So, your mom is a dieter. Her issue – not yours.

There’s a lot of things I think of but I don’t post because I always try to add an image, add links, etc., etc. etc. Problem is that takes time, which I don’t have a lot of , and I miss this blog.  So, you’re going to get more writing, and less fancy schmancy stuff and we will see how that goes. Cool?

Todays topic: What to do when your mother is on a diet.

Here’s the scenario; your mom comes home from her coffee clutch all excited about joining Weight Watchers.  She is on a mission to lose 30 pounds, she’s pumped, and then she just happens to mention you could afford to lose some weight too.

Dead silence.

Your mind races about thinking; “I am happy with how I look (I am quite sexy actually) why doesn’t mom think so? If she thinks she is fat, well, I have her body, so I must be fat. She’s right. What have I been thinking. I am a fat loser…….”

Stop right there. Your mom’s weight issue, is not your weight issue.

Say it again, and say it out loud until you believe it. I see soooooo much of this going on today and its scary. Moms, Grandmas, Aunts, all sitting around fat chatting, talking about diets, all the while their daughters are sitting there listening intently, thinking;“I am one of them. I am fat too. I have to start a diet because they are and if I don’t they are going to tell me to. Plus Grandma is kind of big, if I don’t start now that is how I will look.”

Seeing that this is a blog focused on eating disorders, I am going to assume the majority of you out there don’t have the greatest body image. I am going to assume that somewhere, sometime, you started being down on yourself and your body, and you started spiraling down that hellish ED hole.

Please tell me how it happened?

Please tell me why it happened?

Did your mom (or dad) have anything to do with your body image?

Statistics show that mothers are the #1 influence on their daughters body image. Number 1 ; more influential than boyfriends, peers, anyone. So why do some moms not get it?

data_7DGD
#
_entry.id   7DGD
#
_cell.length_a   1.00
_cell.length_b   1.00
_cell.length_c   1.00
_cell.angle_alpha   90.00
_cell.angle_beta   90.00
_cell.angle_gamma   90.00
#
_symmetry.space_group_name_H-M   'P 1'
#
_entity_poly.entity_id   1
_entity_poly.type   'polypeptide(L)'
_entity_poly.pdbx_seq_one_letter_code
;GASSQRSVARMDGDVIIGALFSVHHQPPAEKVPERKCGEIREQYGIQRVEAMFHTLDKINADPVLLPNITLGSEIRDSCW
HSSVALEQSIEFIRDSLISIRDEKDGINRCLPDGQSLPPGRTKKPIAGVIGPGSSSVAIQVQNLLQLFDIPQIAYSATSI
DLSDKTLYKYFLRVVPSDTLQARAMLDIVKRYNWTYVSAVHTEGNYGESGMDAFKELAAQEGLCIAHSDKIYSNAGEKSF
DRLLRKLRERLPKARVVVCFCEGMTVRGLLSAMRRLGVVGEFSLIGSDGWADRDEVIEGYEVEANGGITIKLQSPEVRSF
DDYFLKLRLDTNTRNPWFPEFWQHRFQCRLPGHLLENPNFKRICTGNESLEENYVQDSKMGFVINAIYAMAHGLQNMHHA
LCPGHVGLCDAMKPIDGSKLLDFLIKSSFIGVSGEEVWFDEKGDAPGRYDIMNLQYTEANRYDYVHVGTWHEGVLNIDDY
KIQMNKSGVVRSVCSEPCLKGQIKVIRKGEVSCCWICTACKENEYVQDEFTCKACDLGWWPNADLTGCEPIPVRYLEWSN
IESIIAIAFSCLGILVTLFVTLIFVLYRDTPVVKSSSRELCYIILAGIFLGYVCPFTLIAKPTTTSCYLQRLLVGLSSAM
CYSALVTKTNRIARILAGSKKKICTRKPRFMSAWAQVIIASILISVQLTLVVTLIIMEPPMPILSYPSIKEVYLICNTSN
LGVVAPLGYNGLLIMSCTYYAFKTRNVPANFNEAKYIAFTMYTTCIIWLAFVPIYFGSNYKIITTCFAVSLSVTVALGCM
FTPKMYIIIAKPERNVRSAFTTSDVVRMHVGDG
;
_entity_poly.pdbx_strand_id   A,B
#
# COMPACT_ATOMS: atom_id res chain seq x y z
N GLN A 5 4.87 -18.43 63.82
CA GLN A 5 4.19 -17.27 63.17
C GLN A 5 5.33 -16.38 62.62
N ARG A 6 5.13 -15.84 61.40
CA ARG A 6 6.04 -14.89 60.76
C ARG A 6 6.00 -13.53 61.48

From my 40 year old mom perspective, its because they never learned to love themselves. They never had a role model to teach them about positive body image. Maybe they did feel great at one time, but with age, the lumps and bumps took over and it was hard to accept.

But regardless, it is your mom’s (and dad’s) responsibility to teach you how to have a positive attitude, love who you are, what you are, and how you look. If they aren’t doing that –worse yet, if they are actually telling you — you suck, you’re a loser, you are not worthy… I am here to say you have a right to find different role models.

You do. Look around and find one — maybe a teacher, maybe a cousin, maybe a friend’s mom. Find one, and find her quick — before your own mother sinks your self esteem.

Gotta run, headed to a meeting for girls and their moms about — self esteem and body image. :)



About mamaV

Former Paris model providing advice for eating disorder sufferers who aspire to be thin, follow the proana lifestyle, and lack self esteem.
This entry was posted in Body Image and tagged , , , . Bookmark the permalink.

18 Responses to So, your mom is a dieter. Her issue – not yours.

  1. anonymous says:

    I think that Mother’s who berate their children over their appearnace do not help and they should refrain from discussing weight, etc around them and it’s wrong- but I don’t think you can come out and say a person’s eating disorder is a parent’s fault. Plenty of kids are bullies and call kids fat on the playground- it’s mean and cruel, but it can’t alone cause an eating disorder.

    Statistics also show that eating disorders are complex biologically based psychiatric illnesses. You never seem to address this and only focus on Media influences. Things like parents and the media can fuel the fire and need to be acknowlged but are not to place 100% of the blame.

    I can tell you my mother was never ever a dieter, never ever called me fat. Yet, in my mid thirties, I have battled with an eating disorder since I was 13.

    I can’t tell you enough how many ed books I have read-most recently, Shelia and Lisa Himmel’s book- hungry… where the parents have only tried to be excellent role models and their daughters still have eating disorders. The mothers in these books mention how they are devastated when people like you and therapists immediately blame the parents. Jenni Schaffer talks about this in her new book- Goodbye Ed, Hello Me. A prime example of a girl who had wonderful parents who never called her fat but still struggled with a deadly eating disorder. You are generalizing.

    It’s not fair to blame the parents. You could call your daughter the most gourgeous thing on planent earth every day all day, and while I certainly don’t hope this is not the case, the reality is, she still could end up having an eating disorder.

  2. anonymous says:

    hope it’s not the case is what I meant- excuse my typo… but my point is you can educate your children as best you can on the dangers of any mental illness- substance abuse, ed… whatever, you can be the best positive influence that you can but the reality is your children could still end up having any one of these afflications and that is not their fault- it’s not the victim’s either, but it’s up to them to seek help, do the work, and turn it around. You are the one who says, you are responsible for taking care of yourself.